Last night as I was reading, When People are Big and God is Small by Edward T. Welch, I came across a quote that made me think. In speaking of our desire to be liked, appreciated, and respected, Welch writes the following:
Aren’t the most popular mission trips the ones that take us from our neighborhood? Russia is easy; our own neighborhood is a constant challenge.
Although short-term mission trips can be rigorous and trying, they are just temporary and they do have us serving people we don’t know in a place we don’t know. We get on a plane, go to a foreign land, work hard at ministry for a week or two, and come back home with our spiritual tank full; feeling good about the fact that we suffered for Jesus.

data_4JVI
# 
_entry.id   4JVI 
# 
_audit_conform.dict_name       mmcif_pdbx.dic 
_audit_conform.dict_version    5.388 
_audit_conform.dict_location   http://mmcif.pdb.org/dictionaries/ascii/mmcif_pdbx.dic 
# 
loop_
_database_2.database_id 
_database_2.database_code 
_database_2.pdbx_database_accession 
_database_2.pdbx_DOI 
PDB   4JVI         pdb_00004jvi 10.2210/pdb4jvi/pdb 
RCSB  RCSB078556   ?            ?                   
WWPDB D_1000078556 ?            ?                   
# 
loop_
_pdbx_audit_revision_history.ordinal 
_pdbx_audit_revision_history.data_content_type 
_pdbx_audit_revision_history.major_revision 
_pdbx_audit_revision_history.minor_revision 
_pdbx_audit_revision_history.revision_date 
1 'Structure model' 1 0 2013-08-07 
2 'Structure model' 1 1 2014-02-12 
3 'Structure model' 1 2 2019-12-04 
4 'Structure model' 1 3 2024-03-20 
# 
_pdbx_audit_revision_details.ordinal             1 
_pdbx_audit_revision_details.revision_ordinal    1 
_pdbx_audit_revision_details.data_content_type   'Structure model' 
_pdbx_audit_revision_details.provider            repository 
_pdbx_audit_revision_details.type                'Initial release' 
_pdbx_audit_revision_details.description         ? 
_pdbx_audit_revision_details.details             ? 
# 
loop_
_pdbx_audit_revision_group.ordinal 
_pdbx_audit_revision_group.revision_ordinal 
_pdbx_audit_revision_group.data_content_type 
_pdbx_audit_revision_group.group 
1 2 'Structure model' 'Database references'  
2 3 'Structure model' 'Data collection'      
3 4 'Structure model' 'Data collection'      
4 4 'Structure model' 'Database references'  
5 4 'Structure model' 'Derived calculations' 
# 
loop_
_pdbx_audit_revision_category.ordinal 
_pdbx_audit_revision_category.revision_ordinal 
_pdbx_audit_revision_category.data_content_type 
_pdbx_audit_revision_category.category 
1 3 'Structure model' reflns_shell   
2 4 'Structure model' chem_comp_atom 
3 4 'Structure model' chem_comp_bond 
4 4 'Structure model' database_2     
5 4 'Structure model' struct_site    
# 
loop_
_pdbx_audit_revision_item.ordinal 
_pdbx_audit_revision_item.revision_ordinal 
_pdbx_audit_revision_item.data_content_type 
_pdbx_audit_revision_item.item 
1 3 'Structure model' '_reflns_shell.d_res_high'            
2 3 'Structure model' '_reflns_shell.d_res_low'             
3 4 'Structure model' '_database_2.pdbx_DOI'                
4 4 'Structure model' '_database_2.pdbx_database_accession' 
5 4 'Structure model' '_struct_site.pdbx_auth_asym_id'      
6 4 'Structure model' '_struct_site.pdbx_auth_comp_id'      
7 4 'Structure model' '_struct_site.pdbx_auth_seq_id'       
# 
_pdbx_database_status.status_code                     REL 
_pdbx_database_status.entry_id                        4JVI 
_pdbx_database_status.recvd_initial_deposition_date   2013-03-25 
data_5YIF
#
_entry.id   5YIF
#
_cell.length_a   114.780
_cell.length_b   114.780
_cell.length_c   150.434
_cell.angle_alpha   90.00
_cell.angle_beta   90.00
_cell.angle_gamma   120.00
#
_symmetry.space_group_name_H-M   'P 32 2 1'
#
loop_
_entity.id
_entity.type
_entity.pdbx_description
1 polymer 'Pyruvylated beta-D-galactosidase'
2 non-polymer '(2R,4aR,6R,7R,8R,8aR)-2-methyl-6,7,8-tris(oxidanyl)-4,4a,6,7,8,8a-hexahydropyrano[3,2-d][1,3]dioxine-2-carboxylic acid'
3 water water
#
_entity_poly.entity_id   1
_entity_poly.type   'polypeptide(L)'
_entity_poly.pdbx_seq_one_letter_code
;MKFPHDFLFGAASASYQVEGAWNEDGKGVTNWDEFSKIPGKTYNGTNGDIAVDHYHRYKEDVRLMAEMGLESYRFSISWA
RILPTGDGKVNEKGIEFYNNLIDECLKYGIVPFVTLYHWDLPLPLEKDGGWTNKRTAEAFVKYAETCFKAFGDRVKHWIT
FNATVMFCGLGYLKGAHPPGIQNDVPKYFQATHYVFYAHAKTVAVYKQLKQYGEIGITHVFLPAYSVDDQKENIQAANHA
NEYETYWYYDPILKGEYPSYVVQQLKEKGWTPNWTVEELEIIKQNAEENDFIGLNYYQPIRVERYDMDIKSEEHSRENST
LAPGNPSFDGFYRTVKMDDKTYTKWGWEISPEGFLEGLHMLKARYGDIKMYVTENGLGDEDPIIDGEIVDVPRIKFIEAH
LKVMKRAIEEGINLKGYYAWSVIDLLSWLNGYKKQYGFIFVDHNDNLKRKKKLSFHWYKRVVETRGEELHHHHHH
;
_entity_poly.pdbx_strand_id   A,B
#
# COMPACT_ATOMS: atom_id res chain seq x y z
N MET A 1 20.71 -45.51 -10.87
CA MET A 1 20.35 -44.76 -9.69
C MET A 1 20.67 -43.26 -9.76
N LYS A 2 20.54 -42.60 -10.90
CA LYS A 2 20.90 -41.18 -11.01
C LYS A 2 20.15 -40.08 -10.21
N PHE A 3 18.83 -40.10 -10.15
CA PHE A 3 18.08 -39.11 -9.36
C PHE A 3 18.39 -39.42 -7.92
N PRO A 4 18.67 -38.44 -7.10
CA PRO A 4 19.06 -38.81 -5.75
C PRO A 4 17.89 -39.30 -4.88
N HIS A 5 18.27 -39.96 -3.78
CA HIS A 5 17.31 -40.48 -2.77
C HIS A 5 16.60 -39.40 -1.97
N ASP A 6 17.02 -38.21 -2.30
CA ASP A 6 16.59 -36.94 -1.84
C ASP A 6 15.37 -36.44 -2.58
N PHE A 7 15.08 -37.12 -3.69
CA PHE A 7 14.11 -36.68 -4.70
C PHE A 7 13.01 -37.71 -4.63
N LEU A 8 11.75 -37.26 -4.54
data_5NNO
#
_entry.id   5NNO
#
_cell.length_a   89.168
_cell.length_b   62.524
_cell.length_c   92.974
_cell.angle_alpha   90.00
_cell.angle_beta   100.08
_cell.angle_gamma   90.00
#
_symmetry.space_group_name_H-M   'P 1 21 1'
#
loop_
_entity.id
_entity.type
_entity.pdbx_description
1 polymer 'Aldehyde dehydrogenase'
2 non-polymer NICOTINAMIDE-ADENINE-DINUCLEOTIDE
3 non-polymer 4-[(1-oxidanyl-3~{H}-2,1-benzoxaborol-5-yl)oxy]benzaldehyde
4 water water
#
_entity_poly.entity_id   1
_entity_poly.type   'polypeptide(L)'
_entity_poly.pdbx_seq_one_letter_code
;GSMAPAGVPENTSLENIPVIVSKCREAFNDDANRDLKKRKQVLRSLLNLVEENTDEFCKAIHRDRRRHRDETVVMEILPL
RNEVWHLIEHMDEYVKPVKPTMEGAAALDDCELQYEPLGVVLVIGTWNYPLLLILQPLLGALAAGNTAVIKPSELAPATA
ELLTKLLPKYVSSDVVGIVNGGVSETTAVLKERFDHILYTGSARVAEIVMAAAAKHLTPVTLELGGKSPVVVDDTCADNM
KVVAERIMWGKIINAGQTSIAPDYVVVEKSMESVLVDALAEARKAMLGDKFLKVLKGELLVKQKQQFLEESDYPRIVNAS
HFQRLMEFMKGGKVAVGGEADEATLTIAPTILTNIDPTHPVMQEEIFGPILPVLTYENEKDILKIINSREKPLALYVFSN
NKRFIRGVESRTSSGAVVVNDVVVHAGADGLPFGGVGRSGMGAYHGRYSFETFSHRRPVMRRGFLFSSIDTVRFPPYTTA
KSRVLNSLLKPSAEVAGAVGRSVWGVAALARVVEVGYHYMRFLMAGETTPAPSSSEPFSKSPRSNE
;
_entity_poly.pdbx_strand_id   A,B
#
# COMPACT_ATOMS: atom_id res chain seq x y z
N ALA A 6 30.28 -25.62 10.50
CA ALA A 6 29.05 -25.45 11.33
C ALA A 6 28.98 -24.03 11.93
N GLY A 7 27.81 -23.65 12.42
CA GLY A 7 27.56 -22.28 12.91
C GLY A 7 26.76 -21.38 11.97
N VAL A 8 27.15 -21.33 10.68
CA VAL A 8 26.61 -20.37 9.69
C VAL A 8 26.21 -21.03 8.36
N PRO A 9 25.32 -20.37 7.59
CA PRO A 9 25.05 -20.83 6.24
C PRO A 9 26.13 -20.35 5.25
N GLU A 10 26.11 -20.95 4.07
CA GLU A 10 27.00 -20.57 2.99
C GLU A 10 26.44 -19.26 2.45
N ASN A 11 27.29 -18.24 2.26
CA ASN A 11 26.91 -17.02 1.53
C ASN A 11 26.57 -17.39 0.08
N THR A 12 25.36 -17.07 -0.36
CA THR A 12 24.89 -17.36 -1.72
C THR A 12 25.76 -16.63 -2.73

Now, it does feel good to expend ourselves for Jesus and I think short-term mission trips are a wonderful thing to be a part of. But if we’re not careful we can use them as a justification for not doing the hard, ongoing work of getting to know our neighbors and co-workers, loving them in word and action, sharing the gospel with them, and in so doing, take the risk of being disliked, disrespected, and unappreciated. Maybe there were people in Russia that didn’t like us for the ministry we performed while we were there, but we don’t have to pass them in the hallway or look into their eyes as we say “hello” at the mailbox.
Church, ministry away should never take the place of ministry at home. We must remember that Jesus said, “If anyone would come after me, let him deny himself and take up his cross daily and follow me” (Luke 9:23). Self-denying ministry is not a once-a-year gig in Russia or Abu Dhabi; it should be our daily practice. But may there be no illusions about this being self-denial for the sake of self-denial. No, it is self-denial for our glorious Redeemer because he denied himself for us on the cross.